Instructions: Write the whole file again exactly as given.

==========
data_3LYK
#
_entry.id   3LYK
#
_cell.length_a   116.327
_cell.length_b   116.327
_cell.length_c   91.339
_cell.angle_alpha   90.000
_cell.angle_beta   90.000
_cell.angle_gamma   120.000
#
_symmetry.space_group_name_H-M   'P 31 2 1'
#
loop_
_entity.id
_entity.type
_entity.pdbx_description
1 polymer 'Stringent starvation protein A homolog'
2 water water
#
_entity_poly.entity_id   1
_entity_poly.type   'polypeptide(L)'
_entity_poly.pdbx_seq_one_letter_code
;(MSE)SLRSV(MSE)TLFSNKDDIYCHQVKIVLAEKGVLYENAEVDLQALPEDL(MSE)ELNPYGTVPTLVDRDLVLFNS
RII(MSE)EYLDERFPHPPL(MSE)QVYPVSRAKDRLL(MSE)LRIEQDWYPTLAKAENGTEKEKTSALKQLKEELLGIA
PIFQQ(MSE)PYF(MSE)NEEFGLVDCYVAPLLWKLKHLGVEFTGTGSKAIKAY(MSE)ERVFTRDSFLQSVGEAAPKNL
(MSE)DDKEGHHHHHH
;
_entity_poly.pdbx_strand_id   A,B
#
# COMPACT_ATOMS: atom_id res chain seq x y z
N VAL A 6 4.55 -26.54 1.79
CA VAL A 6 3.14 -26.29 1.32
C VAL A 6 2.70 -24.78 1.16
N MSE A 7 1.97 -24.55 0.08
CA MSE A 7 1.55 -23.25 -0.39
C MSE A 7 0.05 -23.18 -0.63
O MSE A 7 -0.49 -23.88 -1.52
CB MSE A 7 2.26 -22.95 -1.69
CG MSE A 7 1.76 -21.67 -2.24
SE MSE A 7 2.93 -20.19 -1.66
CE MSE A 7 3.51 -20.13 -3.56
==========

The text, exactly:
data_3LYK
#
_entry.id   3LYK
#
_cell.length_a   116.327
_cell.length_b   116.327
_cell.length_c   91.339
_cell.angle_alpha   90.000
_cell.angle_beta   90.000
_cell.angle_gamma   120.000
#
_symmetry.space_group_name_H-M   'P 31 2 1'
#
loop_
_entity.id
_entity.type
_entity.pdbx_description
1 polymer 'Stringent starvation protein A homolog'
2 water water
#
_entity_poly.entity_id   1
_entity_poly.type   'polypeptide(L)'
_entity_poly.pdbx_seq_one_letter_code
;(MSE)SLRSV(MSE)TLFSNKDDIYCHQVKIVLAEKGVLYENAEVDLQALPEDL(MSE)ELNPYGTVPTLVDRDLVLFNS
RII(MSE)EYLDERFPHPPL(MSE)QVYPVSRAKDRLL(MSE)LRIEQDWYPTLAKAENGTEKEKTSALKQLKEELLGIA
PIFQQ(MSE)PYF(MSE)NEEFGLVDCYVAPLLWKLKHLGVEFTGTGSKAIKAY(MSE)ERVFTRDSFLQSVGEAAPKNL
(MSE)DDKEGHHHHHH
;
_entity_poly.pdbx_strand_id   A,B
#
# COMPACT_ATOMS: atom_id res chain seq x y z
N VAL A 6 4.55 -26.54 1.79
CA VAL A 6 3.14 -26.29 1.32
C VAL A 6 2.70 -24.78 1.16
N MSE A 7 1.97 -24.55 0.08
CA MSE A 7 1.55 -23.25 -0.39
C MSE A 7 0.05 -23.18 -0.63
O MSE A 7 -0.49 -23.88 -1.52
CB MSE A 7 2.26 -22.95 -1.69
CG MSE A 7 1.76 -21.67 -2.24
SE MSE A 7 2.93 -20.19 -1.66
CE MSE A 7 3.51 -20.13 -3.56